Sunday, June 21, 2009

"Her hands looked unnaturally pale in the moonlight."

In preparation for my reading of the new release The Devlin Diary by Christi Phillips, I decided to grab a copy of her first novel featuring historian Claire Donovan, The Rossetti Letter. And so I was again transported to Venice for another adventure featuring intrigue, violence and lovemaking.

Claire Donovan is a graduate student at Harvard writing her thesis on the so-called Spanish Conspiracy, a 1618 plot by high-ranking Spaniards to attack and conquer Venice, a missing jewel in the crown of Spanish dominance. After presenting a draft of her research to a local historical society, one of the kindly old ladies shows her an article that references a Cambridge professor who seems to be about to release a book on this same obscure topic. When the opportunity arises for Claire to travel to Venice (to chaperone fifteen year old Gwen), she decides to attend a historical conference to meet this mysterious author. In Venice, Claire finds that her personal life is as dead as the history she studies and she makes an attempt to breathe new life into both of them.

This book seemed like an intersection between two books that I have recently read. We have the female graduate student caught up in the past (The Physick Book of Deliverance Dane) who happens to be the divorced woman rediscovering herself in Venice (The Glassblower of Murano). Like both of these other novels, this one also shifts between a narrative from the past and the current one. I would rank this one below The Glassblower because it wasn't as compelling but above Deliverance Dane because Claire was a smarter and less annoying character than Connie. I liked that some issues were unresolved in this book without screaming "series". I look forward to Claire's next historical journey.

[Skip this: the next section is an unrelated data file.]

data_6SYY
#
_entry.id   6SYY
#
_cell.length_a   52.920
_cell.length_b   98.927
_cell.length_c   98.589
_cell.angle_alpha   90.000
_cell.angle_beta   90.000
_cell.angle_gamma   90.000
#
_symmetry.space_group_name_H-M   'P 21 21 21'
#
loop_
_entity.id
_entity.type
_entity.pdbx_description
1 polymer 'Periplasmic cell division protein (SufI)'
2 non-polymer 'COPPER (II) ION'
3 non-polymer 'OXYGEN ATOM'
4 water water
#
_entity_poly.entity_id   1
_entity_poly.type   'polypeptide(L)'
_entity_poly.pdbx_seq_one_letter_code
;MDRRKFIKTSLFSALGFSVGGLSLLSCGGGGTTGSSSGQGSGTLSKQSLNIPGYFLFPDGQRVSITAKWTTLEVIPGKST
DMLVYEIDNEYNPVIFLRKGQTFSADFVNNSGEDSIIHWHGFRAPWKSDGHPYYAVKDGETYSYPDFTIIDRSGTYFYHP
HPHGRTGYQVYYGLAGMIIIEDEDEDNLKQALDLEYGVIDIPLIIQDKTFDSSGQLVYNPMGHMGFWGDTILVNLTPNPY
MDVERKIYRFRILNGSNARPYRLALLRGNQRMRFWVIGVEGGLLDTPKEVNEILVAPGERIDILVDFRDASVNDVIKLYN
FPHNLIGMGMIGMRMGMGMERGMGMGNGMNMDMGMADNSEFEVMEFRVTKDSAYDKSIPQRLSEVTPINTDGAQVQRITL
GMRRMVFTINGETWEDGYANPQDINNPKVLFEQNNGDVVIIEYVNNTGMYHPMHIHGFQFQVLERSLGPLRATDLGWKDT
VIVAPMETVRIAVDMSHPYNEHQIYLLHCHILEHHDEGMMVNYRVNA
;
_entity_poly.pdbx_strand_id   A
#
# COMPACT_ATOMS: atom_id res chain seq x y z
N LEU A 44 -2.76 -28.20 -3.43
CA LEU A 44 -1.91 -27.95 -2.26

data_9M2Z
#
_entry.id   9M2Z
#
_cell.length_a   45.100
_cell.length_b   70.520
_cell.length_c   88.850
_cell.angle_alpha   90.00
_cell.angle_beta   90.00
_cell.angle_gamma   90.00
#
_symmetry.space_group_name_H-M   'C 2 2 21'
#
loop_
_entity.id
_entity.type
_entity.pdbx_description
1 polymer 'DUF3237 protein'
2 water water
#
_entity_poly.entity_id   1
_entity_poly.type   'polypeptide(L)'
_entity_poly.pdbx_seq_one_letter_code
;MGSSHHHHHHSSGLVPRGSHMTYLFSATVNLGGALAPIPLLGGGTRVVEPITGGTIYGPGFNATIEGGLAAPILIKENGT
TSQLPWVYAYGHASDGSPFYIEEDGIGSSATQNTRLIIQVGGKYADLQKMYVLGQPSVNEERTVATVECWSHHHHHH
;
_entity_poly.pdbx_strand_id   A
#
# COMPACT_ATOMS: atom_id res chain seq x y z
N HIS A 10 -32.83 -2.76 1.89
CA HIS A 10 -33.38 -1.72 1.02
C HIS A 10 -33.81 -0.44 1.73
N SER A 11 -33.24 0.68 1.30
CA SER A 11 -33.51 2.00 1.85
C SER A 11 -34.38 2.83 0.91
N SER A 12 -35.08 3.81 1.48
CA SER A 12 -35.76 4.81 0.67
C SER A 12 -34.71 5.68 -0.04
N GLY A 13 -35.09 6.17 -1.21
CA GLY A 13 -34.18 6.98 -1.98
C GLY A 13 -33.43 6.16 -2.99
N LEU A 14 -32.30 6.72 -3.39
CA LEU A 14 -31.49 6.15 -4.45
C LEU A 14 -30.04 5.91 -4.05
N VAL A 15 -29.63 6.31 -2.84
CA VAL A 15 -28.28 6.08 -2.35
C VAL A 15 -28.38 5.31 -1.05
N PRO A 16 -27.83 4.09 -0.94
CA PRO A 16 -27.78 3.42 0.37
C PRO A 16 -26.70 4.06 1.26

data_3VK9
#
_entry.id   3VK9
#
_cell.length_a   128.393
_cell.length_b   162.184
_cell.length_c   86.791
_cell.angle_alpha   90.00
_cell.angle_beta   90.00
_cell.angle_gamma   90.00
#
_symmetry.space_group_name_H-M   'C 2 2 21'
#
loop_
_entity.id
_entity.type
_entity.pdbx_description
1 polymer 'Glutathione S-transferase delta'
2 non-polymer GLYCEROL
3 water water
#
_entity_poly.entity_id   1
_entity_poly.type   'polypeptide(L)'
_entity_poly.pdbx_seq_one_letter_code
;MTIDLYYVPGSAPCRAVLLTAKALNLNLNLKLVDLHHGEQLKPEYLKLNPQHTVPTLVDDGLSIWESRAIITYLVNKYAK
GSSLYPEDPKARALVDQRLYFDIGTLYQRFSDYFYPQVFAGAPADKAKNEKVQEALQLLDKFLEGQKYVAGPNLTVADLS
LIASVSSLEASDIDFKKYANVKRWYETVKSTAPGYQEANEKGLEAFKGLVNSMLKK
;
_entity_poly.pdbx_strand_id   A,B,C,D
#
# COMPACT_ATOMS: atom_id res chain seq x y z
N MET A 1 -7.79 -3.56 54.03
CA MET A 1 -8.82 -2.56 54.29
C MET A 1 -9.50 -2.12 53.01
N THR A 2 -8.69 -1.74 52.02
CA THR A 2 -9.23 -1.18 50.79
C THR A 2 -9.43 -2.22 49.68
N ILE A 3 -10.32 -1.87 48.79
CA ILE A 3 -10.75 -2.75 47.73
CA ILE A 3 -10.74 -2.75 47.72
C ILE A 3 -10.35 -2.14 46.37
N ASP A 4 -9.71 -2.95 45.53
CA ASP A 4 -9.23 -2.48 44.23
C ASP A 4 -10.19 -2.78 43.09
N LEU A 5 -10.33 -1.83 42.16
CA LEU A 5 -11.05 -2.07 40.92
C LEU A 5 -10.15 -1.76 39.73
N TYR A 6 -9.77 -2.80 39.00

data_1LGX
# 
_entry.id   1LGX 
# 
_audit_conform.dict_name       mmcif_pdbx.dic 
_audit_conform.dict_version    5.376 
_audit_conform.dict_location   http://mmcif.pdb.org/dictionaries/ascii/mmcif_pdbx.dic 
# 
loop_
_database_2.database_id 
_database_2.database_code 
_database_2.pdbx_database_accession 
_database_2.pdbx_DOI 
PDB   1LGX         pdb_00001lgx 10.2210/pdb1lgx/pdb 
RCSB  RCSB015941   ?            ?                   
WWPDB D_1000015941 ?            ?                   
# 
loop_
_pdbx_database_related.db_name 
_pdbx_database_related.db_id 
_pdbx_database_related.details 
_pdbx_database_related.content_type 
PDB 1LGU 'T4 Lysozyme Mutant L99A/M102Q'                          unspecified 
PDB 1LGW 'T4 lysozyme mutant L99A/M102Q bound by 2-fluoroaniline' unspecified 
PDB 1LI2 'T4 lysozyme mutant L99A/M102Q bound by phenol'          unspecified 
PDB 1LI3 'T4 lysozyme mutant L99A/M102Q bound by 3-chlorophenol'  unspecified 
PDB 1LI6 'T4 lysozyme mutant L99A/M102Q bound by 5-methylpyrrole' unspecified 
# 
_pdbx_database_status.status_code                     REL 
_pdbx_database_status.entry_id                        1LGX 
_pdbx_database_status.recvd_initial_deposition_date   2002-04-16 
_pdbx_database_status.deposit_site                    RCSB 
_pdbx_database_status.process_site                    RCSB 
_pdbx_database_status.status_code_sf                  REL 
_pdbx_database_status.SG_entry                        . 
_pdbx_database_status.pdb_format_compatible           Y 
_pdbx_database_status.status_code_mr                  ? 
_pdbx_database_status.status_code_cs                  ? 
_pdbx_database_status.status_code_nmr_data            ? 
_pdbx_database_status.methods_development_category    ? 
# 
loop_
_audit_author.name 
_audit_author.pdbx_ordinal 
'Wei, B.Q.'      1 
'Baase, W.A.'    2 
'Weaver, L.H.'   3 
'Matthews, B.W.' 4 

Steering my gondola clear of Venice for a bit,

Buy The Rossetti Letter on Amazon or find it at your local library.


  1. I read John Berendt's City of Falling Angels last year, and vowed to read more about Venice. The Glassblower of Murano sounds perfect.

  2. I'm looking forward to this one, though it always seems stories with two entirely different plots taking place in two different periods--one will be stronger than the other. I look forward to hearing about her new book--I'm not sure when I'll get to this one.

  3. Jane - Glassblower is a great one for a feeling for both modern and historical Venice.

    Danielle - I TOTALLY agree that one plot is always stronger or more compelling. I feel that in most cases the modern story just seems thrown on top to make the book not just a historical fiction.

  4. This is one I need to add to my list of TBR's! I've been hearing so much about it lately!

    By the way, I've just passed on an award to you!! Here's the link to the post on my blog:

    Oh, and I've got lots of Poe Friday stuff coming!!! Can't wait to get caught up!! :)